The Dow and broader U.S. stock market declined sharply on Tuesday, as investors reacted to dovish commentary from Fed chief Jerome Powell that suggested central bankers were becoming ever-more concerned about the economy.
All of Wall Street’s benchmark indexes traded in negative territory on Tuesday, which reflected a tepid pre-market for Dow futures. The Dow Jones Industrial Average fell 179.32 points, or 0.7%, to 26,548.22.
The broad S&P 500 Index of large-cap stocks fell 1% to 2,917.37. Nine of 11 primary sectors reported losses, led by information technology and communication services.
Weakness in tech and communication shares had an oversized impact on the Nasdaq Composite Index, which has higher exposure to both sectors. The index plunged 1.5% to 7,884.72
The CBOE Volatility Index, Wall Street’s preferred measure of investor anxiety, jumped to its highest level in over three weeks. The so-called ‘VIX fear index’ peaked at 16.68 on a scale of 1-100 where 20-25 represents the historic average.
Fed Chair Jerome Powell told a New York audience on Tuesday that the central bank won’t cave to “short-term political interests” when formulating monetary policy. The comments were a clear reference to President Trump’s attempts to compel the central bank to slash interest rates.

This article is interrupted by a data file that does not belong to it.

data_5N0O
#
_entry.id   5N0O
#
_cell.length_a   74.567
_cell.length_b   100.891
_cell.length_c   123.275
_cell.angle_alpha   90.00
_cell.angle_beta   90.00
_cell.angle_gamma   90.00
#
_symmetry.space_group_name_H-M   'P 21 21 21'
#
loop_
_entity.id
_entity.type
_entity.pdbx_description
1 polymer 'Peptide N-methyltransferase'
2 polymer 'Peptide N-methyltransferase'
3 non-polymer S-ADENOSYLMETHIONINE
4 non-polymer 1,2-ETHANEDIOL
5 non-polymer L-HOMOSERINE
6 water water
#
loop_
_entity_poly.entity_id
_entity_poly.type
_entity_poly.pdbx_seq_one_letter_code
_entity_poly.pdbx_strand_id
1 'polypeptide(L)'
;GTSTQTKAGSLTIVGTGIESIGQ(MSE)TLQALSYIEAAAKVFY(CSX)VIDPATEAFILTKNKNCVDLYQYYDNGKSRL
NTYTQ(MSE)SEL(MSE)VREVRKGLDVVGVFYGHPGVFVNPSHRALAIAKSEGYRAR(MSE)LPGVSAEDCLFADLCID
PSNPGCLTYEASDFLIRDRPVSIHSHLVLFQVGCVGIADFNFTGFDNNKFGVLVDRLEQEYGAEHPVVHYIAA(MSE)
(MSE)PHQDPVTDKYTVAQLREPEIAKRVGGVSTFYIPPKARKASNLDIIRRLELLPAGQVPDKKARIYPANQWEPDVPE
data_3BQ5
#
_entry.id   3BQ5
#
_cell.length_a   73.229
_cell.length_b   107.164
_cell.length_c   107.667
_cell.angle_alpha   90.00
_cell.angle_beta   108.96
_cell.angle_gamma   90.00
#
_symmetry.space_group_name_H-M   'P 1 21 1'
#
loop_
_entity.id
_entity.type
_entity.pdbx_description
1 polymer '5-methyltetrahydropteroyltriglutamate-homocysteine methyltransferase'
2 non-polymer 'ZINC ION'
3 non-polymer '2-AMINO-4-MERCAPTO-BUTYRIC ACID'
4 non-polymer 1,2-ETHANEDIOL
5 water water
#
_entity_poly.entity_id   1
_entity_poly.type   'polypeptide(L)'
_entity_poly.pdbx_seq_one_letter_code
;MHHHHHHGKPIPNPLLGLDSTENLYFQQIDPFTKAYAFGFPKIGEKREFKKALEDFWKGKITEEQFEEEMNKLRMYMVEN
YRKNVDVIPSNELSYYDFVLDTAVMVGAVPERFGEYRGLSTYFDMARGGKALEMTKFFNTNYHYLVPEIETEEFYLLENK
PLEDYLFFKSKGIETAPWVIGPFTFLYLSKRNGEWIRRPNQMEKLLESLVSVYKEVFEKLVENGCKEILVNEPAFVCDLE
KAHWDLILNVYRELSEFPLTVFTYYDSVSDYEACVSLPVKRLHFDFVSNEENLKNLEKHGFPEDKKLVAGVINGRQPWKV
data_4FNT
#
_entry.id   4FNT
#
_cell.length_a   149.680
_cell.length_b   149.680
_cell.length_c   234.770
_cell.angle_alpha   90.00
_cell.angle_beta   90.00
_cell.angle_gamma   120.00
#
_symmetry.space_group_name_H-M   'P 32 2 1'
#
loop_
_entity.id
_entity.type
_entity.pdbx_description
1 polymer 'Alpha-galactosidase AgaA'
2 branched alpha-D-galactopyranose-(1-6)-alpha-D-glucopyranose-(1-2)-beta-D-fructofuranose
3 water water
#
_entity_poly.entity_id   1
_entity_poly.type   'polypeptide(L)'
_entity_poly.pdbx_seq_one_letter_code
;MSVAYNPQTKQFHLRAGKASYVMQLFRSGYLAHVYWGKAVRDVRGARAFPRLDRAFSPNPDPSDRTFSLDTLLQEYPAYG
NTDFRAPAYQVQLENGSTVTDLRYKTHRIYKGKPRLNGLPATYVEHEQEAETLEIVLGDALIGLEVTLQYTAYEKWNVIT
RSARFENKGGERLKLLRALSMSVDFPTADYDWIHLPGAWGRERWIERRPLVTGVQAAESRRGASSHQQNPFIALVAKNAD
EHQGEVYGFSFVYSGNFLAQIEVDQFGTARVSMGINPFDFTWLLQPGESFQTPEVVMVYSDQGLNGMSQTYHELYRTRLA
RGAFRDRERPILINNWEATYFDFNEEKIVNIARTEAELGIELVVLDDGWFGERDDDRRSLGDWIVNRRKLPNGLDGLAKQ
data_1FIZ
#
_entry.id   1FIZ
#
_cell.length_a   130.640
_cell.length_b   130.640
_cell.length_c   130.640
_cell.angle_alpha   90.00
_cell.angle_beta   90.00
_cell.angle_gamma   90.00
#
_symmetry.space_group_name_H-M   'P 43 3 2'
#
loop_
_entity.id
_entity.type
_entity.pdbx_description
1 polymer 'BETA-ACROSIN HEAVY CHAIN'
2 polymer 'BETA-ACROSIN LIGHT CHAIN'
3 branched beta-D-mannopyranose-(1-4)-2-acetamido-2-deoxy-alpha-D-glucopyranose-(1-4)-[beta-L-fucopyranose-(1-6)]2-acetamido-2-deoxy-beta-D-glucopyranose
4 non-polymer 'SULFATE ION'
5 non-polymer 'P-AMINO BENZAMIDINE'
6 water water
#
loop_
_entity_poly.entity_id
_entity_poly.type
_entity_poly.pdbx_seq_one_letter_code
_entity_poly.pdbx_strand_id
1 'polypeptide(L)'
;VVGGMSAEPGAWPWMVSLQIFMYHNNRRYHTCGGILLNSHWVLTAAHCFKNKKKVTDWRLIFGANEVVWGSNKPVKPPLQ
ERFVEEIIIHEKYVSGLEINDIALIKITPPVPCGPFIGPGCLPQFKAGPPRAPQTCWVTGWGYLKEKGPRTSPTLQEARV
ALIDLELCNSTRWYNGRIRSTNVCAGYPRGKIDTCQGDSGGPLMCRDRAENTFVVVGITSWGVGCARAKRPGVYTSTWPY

“Since the beginning of the year, we had been taking a patient stance toward assessing the need for any policy change,” Powell said, according to CNBC. “We now state that the Committee will closely monitor the implications of incoming information for the economic outlook and will act as appropriate to sustain the expansion, with a strong labor market and inflation near its symmetric 2% objective.”
Traders are pricing in a 100% likelihood that the central bank will lower interest rates following next month’s Federal Open Market Committee (FOMC) meeting, according to CME Group’s FedWatch Tool. On Tuesday, Powell said that several of FOMC colleagues believe that more accommodative policy measures may be warranted due to “heightened uncertainties” facing the economy.
Much of that uncertainty stems from an ongoing trade war between the United States and China and its impact on global economic growth.
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Last modified (UTC): June 25, 2019 16:11